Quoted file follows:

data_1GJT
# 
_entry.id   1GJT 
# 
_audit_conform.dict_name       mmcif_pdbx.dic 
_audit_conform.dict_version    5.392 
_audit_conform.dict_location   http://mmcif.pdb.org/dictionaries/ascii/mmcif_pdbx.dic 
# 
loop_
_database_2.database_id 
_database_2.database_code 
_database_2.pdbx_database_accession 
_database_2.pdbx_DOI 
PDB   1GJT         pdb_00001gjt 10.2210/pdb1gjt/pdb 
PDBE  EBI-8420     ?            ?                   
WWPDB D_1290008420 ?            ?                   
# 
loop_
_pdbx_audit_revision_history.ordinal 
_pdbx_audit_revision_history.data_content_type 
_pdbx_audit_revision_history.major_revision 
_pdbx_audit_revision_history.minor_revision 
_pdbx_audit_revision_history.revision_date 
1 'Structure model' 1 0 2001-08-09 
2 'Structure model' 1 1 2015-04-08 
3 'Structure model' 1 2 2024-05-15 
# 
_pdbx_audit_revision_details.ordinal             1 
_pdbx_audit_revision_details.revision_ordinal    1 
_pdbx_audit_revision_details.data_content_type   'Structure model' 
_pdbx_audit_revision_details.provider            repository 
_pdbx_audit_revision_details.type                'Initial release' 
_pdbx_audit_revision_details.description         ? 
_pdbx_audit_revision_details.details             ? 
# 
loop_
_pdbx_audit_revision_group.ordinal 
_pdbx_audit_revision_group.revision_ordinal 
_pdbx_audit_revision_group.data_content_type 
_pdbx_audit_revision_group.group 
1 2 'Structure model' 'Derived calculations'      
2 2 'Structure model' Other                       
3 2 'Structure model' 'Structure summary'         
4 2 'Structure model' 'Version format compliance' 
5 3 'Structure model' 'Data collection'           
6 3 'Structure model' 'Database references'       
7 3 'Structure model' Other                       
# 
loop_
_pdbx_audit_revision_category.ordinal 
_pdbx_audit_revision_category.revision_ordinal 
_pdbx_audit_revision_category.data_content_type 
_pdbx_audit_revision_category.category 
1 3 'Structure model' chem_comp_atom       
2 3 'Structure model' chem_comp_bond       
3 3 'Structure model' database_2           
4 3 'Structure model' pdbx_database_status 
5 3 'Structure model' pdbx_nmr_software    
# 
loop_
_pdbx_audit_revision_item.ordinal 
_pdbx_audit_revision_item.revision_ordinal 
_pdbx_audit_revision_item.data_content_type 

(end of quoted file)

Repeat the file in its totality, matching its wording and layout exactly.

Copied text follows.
data_1GJT
# 
_entry.id   1GJT 
# 
_audit_conform.dict_name       mmcif_pdbx.dic 
_audit_conform.dict_version    5.392 
_audit_conform.dict_location   http://mmcif.pdb.org/dictionaries/ascii/mmcif_pdbx.dic 
# 
loop_
_database_2.database_id 
_database_2.database_code 
_database_2.pdbx_database_accession 
_database_2.pdbx_DOI 
PDB   1GJT         pdb_00001gjt 10.2210/pdb1gjt/pdb 
PDBE  EBI-8420     ?            ?                   
WWPDB D_1290008420 ?            ?                   
# 
loop_
_pdbx_audit_revision_history.ordinal 
_pdbx_audit_revision_history.data_content_type 
_pdbx_audit_revision_history.major_revision 
_pdbx_audit_revision_history.minor_revision 
_pdbx_audit_revision_history.revision_date 
1 'Structure model' 1 0 2001-08-09 
2 'Structure model' 1 1 2015-04-08 
3 'Structure model' 1 2 2024-05-15 
# 
_pdbx_audit_revision_details.ordinal             1 
_pdbx_audit_revision_details.revision_ordinal    1 
_pdbx_audit_revision_details.data_content_type   'Structure model' 
_pdbx_audit_revision_details.provider            repository 
_pdbx_audit_revision_details.type                'Initial release' 
_pdbx_audit_revision_details.description         ? 
_pdbx_audit_revision_details.details             ? 
# 
loop_
_pdbx_audit_revision_group.ordinal 
_pdbx_audit_revision_group.revision_ordinal 
_pdbx_audit_revision_group.data_content_type 
_pdbx_audit_revision_group.group 
1 2 'Structure model' 'Derived calculations'      
2 2 'Structure model' Other                       
3 2 'Structure model' 'Structure summary'         
4 2 'Structure model' 'Version format compliance' 
5 3 'Structure model' 'Data collection'           
6 3 'Structure model' 'Database references'       
7 3 'Structure model' Other                       
# 
loop_
_pdbx_audit_revision_category.ordinal 
_pdbx_audit_revision_category.revision_ordinal 
_pdbx_audit_revision_category.data_content_type 
_pdbx_audit_revision_category.category 
1 3 'Structure model' chem_comp_atom       
2 3 'Structure model' chem_comp_bond       
3 3 'Structure model' database_2           
4 3 'Structure model' pdbx_database_status 
5 3 'Structure model' pdbx_nmr_software    
# 
loop_
_pdbx_audit_revision_item.ordinal 
_pdbx_audit_revision_item.revision_ordinal 
_pdbx_audit_revision_item.data_content_type 